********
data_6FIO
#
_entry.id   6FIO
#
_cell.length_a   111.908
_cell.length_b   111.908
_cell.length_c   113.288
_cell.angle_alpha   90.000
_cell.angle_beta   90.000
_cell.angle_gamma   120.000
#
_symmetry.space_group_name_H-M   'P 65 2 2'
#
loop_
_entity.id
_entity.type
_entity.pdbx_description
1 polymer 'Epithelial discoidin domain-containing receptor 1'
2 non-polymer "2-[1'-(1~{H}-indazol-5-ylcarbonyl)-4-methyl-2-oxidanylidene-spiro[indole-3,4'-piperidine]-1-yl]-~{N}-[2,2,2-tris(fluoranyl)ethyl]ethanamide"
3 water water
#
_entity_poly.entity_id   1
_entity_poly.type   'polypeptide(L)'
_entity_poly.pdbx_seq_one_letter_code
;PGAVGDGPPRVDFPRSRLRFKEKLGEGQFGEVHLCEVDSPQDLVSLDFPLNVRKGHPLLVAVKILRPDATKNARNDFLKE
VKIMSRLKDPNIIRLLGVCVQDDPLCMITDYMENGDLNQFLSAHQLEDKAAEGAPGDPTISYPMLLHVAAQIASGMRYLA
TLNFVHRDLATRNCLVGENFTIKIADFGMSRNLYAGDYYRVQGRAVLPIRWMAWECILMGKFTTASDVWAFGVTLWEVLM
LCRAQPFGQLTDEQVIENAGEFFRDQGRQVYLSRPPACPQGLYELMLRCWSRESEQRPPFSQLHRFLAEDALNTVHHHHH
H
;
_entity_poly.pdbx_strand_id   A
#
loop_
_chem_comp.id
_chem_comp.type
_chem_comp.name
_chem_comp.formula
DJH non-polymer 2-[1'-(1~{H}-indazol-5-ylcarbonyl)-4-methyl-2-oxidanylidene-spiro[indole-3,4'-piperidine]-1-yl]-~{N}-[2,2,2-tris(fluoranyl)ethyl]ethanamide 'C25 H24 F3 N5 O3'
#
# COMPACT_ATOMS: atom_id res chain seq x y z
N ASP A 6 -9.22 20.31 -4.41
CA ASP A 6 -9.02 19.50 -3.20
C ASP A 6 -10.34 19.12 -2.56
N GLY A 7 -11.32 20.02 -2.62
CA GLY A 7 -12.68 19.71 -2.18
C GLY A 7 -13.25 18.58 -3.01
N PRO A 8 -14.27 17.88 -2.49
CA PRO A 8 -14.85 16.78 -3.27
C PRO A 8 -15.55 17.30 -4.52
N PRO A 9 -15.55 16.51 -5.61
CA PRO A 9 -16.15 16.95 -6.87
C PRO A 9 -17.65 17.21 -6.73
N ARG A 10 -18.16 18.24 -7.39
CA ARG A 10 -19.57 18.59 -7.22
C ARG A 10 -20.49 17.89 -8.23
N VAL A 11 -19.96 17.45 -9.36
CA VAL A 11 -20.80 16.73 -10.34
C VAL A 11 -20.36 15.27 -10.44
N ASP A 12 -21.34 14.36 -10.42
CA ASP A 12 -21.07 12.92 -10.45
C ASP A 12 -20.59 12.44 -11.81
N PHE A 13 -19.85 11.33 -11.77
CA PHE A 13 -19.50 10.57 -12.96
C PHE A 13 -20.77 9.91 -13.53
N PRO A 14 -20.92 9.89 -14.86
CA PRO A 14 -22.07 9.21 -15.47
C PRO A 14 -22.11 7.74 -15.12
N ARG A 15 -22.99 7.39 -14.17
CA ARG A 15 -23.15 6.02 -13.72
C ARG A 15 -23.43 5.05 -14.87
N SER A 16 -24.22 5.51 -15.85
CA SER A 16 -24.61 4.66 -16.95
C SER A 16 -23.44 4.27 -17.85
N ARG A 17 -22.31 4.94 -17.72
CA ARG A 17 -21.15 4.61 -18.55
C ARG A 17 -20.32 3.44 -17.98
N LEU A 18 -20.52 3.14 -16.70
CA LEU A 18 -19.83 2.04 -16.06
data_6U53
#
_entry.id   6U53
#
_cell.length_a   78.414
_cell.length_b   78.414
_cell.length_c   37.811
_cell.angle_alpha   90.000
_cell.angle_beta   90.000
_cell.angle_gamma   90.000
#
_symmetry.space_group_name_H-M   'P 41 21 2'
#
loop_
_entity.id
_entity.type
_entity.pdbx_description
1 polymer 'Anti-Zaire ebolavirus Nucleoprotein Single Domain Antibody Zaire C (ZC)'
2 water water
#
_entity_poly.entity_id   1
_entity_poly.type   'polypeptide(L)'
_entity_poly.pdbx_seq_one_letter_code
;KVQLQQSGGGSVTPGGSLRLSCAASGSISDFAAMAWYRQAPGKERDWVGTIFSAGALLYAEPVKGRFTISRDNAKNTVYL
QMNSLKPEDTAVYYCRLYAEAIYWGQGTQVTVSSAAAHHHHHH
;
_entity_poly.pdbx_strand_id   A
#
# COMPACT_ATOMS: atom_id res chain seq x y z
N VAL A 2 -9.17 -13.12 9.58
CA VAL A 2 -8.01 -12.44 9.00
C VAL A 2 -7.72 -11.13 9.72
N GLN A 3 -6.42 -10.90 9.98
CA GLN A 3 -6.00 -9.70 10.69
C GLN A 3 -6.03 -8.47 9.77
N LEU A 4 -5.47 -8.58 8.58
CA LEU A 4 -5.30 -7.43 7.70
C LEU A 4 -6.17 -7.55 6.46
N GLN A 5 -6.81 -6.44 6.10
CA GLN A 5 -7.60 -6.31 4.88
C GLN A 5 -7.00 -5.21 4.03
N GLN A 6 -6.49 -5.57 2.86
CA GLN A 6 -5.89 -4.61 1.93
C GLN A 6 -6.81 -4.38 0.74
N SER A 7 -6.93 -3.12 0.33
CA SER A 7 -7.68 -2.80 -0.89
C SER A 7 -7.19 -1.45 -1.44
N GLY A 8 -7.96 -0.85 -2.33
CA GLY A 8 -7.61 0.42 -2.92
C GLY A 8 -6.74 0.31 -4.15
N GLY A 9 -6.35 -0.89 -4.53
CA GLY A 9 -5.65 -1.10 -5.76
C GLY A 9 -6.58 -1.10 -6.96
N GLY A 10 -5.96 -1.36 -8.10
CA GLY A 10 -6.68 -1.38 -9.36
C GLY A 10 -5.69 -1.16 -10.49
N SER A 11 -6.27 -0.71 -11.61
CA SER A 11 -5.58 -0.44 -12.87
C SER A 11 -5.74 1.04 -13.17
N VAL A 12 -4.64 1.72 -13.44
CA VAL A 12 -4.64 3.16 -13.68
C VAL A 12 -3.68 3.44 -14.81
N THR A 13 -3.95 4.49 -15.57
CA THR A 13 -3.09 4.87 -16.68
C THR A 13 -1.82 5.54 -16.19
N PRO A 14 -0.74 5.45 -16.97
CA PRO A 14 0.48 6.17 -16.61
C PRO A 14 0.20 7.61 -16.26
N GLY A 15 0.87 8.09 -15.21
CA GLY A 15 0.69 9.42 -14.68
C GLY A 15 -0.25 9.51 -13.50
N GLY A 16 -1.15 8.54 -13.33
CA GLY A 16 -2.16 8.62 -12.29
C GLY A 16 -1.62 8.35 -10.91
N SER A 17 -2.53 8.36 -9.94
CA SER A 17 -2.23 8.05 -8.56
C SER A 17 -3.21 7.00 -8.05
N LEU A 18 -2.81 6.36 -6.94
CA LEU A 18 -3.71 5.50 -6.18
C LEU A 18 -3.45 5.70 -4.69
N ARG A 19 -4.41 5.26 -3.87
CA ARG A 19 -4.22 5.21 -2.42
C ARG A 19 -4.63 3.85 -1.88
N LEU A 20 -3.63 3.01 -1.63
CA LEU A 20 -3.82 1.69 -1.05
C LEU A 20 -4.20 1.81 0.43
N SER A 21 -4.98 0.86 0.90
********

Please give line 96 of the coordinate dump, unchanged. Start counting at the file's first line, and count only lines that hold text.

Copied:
1 polymer 'Anti-Zaire ebolavirus Nucleoprotein Single Domain Antibody Zaire C (ZC)'